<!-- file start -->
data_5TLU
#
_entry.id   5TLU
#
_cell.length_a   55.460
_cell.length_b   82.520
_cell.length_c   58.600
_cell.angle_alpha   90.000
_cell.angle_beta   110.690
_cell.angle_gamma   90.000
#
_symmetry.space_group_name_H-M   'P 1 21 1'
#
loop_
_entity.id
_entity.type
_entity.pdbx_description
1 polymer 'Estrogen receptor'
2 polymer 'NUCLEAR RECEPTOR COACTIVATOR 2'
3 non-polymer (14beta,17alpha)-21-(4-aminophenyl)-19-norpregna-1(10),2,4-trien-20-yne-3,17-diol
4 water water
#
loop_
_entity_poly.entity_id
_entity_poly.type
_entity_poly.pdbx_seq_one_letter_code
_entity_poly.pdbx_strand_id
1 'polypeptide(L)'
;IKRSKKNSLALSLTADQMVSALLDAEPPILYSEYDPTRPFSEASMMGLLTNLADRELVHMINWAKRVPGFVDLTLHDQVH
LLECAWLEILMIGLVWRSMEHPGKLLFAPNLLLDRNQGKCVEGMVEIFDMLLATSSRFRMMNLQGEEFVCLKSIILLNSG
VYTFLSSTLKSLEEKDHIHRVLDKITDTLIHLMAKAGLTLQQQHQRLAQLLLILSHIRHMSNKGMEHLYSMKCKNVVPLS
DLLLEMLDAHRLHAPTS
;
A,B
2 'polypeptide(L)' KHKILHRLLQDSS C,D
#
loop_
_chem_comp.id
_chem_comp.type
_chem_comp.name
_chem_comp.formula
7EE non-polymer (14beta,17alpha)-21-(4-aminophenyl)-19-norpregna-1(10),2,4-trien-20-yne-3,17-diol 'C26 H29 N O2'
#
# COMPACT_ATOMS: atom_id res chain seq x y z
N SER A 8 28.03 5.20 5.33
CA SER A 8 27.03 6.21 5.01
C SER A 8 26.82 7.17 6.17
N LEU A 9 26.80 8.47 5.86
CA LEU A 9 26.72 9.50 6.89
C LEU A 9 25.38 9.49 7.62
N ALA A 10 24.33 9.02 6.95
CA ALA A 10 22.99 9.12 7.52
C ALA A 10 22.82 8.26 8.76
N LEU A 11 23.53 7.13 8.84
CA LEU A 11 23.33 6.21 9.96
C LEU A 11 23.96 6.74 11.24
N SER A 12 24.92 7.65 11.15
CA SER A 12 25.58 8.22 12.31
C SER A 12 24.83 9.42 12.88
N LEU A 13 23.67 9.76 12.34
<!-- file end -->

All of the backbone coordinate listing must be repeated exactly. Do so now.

data_5TLU
#
_entry.id   5TLU
#
_cell.length_a   55.460
_cell.length_b   82.520
_cell.length_c   58.600
_cell.angle_alpha   90.000
_cell.angle_beta   110.690
_cell.angle_gamma   90.000
#
_symmetry.space_group_name_H-M   'P 1 21 1'
#
loop_
_entity.id
_entity.type
_entity.pdbx_description
1 polymer 'Estrogen receptor'
2 polymer 'NUCLEAR RECEPTOR COACTIVATOR 2'
3 non-polymer (14beta,17alpha)-21-(4-aminophenyl)-19-norpregna-1(10),2,4-trien-20-yne-3,17-diol
4 water water
#
loop_
_entity_poly.entity_id
_entity_poly.type
_entity_poly.pdbx_seq_one_letter_code
_entity_poly.pdbx_strand_id
1 'polypeptide(L)'
;IKRSKKNSLALSLTADQMVSALLDAEPPILYSEYDPTRPFSEASMMGLLTNLADRELVHMINWAKRVPGFVDLTLHDQVH
LLECAWLEILMIGLVWRSMEHPGKLLFAPNLLLDRNQGKCVEGMVEIFDMLLATSSRFRMMNLQGEEFVCLKSIILLNSG
VYTFLSSTLKSLEEKDHIHRVLDKITDTLIHLMAKAGLTLQQQHQRLAQLLLILSHIRHMSNKGMEHLYSMKCKNVVPLS
DLLLEMLDAHRLHAPTS
;
A,B
2 'polypeptide(L)' KHKILHRLLQDSS C,D
#
loop_
_chem_comp.id
_chem_comp.type
_chem_comp.name
_chem_comp.formula
7EE non-polymer (14beta,17alpha)-21-(4-aminophenyl)-19-norpregna-1(10),2,4-trien-20-yne-3,17-diol 'C26 H29 N O2'
#
# COMPACT_ATOMS: atom_id res chain seq x y z
N SER A 8 28.03 5.20 5.33
CA SER A 8 27.03 6.21 5.01
C SER A 8 26.82 7.17 6.17
N LEU A 9 26.80 8.47 5.86
CA LEU A 9 26.72 9.50 6.89
C LEU A 9 25.38 9.49 7.62
N ALA A 10 24.33 9.02 6.95
CA ALA A 10 22.99 9.12 7.52
C ALA A 10 22.82 8.26 8.76
N LEU A 11 23.53 7.13 8.84
CA LEU A 11 23.33 6.21 9.96
C LEU A 11 23.96 6.74 11.24
N SER A 12 24.92 7.65 11.15
CA SER A 12 25.58 8.22 12.31
C SER A 12 24.83 9.42 12.88
N LEU A 13 23.67 9.76 12.34